Haiti Day 7 - It was the Best of Times. It was the Worst of Times.

Our last clinic day was located next to the tent complex in Carrefour. After seeing our last patients, the staff asked us to look at the camp. They opened up the windows of the clinic and right below was a sea of interconnected canvases and tents. I was allowed to take a few pictures and have sent them for you all to see. We were also invited inside the camp, but no pictures were taken to respect the families living there. Approximately 70% of Haitians are unemployed. There is very little industry and the graduation rate is around 20%. Haitians work hard to survive, but paid work is very hard to find.

We were then taken to Petionville to see Place Boyer. It was a beautiful park filled with people, art and brightly colored Bougainvillea. There was a small, but peaceful, demonstration going on at the time. We took more pictures and made our way home. As we drove, I made mental notes of the things that endear Haiti to me and took pictures of tap taps (brightly colored trucks used for public transportation). I daydreamed and let myself relax. After returning home, I fell into a deep sleep but awoke to the nightmare of Paris.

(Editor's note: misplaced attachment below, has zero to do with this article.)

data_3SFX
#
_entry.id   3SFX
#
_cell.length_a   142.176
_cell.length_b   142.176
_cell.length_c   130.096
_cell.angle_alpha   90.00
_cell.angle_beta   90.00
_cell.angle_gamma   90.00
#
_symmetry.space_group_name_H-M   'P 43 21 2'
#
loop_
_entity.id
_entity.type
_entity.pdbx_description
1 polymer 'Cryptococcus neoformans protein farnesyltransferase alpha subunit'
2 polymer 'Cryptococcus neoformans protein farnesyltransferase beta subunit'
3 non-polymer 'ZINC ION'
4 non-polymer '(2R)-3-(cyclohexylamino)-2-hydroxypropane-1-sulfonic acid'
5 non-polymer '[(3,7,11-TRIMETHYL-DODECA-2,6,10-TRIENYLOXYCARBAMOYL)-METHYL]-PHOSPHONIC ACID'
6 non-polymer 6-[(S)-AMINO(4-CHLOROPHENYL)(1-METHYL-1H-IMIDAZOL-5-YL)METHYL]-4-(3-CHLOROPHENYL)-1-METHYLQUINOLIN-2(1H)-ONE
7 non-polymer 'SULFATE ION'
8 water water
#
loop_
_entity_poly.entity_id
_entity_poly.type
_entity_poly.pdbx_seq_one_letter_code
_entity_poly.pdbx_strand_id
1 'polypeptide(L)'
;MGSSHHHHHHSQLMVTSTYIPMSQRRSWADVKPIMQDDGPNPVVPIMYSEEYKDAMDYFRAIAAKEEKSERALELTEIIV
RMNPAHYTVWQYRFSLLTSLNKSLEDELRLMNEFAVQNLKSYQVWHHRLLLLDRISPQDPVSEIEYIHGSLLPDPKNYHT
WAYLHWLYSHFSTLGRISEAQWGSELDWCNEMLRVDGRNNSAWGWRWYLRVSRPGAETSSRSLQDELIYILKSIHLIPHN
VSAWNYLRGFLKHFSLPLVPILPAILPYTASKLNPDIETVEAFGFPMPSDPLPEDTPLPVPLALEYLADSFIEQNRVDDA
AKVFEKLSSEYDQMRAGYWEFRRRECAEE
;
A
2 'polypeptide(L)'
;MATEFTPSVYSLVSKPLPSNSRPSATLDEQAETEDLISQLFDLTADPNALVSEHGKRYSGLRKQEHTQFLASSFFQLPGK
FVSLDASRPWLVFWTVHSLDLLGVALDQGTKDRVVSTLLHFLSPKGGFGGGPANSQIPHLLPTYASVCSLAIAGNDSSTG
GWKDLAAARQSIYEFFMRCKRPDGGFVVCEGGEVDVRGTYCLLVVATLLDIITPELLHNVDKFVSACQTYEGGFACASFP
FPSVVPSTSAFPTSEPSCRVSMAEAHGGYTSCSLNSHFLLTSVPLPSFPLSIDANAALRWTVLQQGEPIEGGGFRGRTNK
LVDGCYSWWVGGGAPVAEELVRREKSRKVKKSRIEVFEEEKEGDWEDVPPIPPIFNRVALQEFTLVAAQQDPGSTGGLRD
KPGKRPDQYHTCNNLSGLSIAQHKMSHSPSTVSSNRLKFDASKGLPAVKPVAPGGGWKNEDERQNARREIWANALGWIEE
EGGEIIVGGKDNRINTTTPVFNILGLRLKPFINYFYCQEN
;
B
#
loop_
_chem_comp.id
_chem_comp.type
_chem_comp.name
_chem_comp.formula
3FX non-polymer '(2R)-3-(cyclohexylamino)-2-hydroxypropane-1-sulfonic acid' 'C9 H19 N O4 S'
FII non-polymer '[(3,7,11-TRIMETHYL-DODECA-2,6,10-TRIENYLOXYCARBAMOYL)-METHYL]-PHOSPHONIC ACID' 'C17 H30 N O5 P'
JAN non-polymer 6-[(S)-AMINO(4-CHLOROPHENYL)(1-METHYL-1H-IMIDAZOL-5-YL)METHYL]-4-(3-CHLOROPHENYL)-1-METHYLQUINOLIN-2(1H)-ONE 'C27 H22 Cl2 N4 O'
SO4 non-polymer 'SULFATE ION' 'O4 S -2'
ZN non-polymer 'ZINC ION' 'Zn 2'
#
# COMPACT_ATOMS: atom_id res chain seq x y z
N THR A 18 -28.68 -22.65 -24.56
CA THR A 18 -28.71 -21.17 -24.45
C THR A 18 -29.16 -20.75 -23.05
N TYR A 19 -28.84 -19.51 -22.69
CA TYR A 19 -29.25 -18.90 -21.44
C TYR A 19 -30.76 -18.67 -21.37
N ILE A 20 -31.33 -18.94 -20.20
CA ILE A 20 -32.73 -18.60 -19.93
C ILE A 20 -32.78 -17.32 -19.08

Braden received a text from a friend letting him know what had happened. I could only think of my dear friends there and was so thankful for the FB "I'm Safe" feature. I think it is natural to ask "why". There will always be extremists in the world and we can argue why they exist, but what fundamentally changed in their human nature to think the killing of innocents was acceptable? I'm at a loss for words. My friends and their beautiful country were attacked today. My heart and prayers go out to them.